Accepted causes for the breakdown of a marriage included behaviours such as drunkenness, abuse, mental illness, insanity, and adultery. Essentially, marriage was seen as a contract and a breach of this contract had to be proven.

Due to the burden of proof required for divorce, divorce wasn’t easily obtained. It was not uncommon for people to hire private investigators to prove there were grounds for divorce, and often, the process was costly and very drawn out. It also made it difficult for people who were in bad relationships, with many having to stay unhappily married.

How did the Family Law Act change divorce law?

After the Family Law Act and new divorce laws came into effect, the way in which you could obtain a divorce changed significantly.

In order to divorce, you no longer needed to prove that a spouse was at fault – rather the system became and still is, a no-fault divorce system. Instead, a couple just needs to show that they have a valid marriage and that there has been an irretrievable breakdown of their relationship, which is evidenced by a separation period of at least 12 months.

Spouses can also apply for divorce together or solely, and they do not need permission from the other spouse to apply for divorce.

One of the aims of the no-fault divorce system was to reduce the hostility that surrounds divorce, and instead, ease the stress of divorce by making the process easier. The breakdown of any relationship is already difficult without the additional pressure of proving fault of a party. The no-fault divorce system also encourages people to use other means to resolve their issues, such as mediation and alternative dispute resolution. While court action and heated debates aren’t always able to be avoided, by making the divorce process easier, there is the potential of civil relationships moving forward.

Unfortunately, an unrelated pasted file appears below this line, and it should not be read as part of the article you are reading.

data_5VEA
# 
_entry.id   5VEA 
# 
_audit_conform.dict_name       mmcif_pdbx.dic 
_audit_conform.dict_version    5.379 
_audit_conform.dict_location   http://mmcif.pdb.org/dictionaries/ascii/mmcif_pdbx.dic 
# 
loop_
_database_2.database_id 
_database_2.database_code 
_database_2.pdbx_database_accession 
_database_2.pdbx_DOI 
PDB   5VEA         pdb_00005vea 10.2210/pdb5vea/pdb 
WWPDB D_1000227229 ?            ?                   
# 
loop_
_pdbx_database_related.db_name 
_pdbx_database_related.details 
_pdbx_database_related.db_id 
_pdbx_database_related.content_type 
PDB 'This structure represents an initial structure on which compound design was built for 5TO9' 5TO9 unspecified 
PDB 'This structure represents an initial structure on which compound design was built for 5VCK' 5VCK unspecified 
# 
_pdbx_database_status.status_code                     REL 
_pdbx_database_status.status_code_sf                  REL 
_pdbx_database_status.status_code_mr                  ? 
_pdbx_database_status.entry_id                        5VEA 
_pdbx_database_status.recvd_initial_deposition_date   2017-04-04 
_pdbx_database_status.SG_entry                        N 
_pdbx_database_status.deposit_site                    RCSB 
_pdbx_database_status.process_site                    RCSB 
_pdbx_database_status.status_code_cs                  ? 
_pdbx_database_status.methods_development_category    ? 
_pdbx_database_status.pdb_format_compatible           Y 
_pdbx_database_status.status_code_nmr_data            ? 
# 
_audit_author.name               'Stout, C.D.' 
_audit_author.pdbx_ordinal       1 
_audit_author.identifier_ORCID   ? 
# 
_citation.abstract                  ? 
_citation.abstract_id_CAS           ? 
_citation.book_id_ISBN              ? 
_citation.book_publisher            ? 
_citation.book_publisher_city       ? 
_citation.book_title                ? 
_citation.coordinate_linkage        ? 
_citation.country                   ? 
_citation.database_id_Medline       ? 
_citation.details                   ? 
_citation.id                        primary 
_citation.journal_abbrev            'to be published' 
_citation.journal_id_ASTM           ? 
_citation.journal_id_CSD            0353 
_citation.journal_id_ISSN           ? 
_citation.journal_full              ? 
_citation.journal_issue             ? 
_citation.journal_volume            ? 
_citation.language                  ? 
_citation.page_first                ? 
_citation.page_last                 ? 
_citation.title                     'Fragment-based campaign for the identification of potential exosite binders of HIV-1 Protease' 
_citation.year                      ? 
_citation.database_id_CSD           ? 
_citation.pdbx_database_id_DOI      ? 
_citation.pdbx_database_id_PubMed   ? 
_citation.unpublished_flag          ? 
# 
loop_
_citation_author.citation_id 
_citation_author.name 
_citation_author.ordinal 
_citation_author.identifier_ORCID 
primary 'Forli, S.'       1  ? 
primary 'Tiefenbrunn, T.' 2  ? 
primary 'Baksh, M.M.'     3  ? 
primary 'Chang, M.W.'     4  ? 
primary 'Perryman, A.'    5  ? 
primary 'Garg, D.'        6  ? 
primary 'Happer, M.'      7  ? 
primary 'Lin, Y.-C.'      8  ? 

The no-fault divorce system also has the benefit of making it easier for people who are stuck in difficult and/or abusive marriages, to end the relationship.

The divorce process is separate from property settlements and parenting arrangements, which are arguably two of the most important matters to resolve when separating.

Does infidelity affect divorce?

As the Australian divorce system is a no-fault system, for the most part, infidelity does not have a legal impact on divorce in Australia.

Infidelity can of course have an emotional effect on the person who was cheated on, and this can cause additional strain and hostility in the separation or divorce process, however, the Australian courts will not usually take any actions of infidelity into consideration when diving assets.

In some other countries, there are adultery laws and various legal actions you can take against your former spouse or even the person that they had an affair with. For example, in some areas of the United States, a spouse may be able to take legal action known as the Alienation of Affection laws, sometimes referred to as the “homewrecker law”, against the person who had the affair with their spouse and be compensated.

While infidelity usually does not legal ramifications in a divorce or separation, it can still have an impact when resolving matters like property settlements and parenting arrangements.

These matters are two of the most important yet complex and contentious matters that arise during a divorce.

Property Settlement

property settlement is the process of distributing the assets of the relationship. Sometimes referred to as the matrimonial property pool, this could include assets acquired prior to, during and sometimes even after the relationship.

Settlements are usually determined by:

  • Considering the financial contributions of each party to the relationship, either direct or indirect contributions;
  • Considering the direct or indirect non-financial contributions to the relationship;
  • The future needs of each spouse;
  • The financial position of each spouse; and
  • The ability of each spouse to support themselves and/or earn money.

Property settlements can be applied for by people who were either married or in a de facto relationship. Married couples have one year from the finalisation of their divorce to apply for a property settlement, while de facto couples have two years from the date of separation to apply for a property settlements.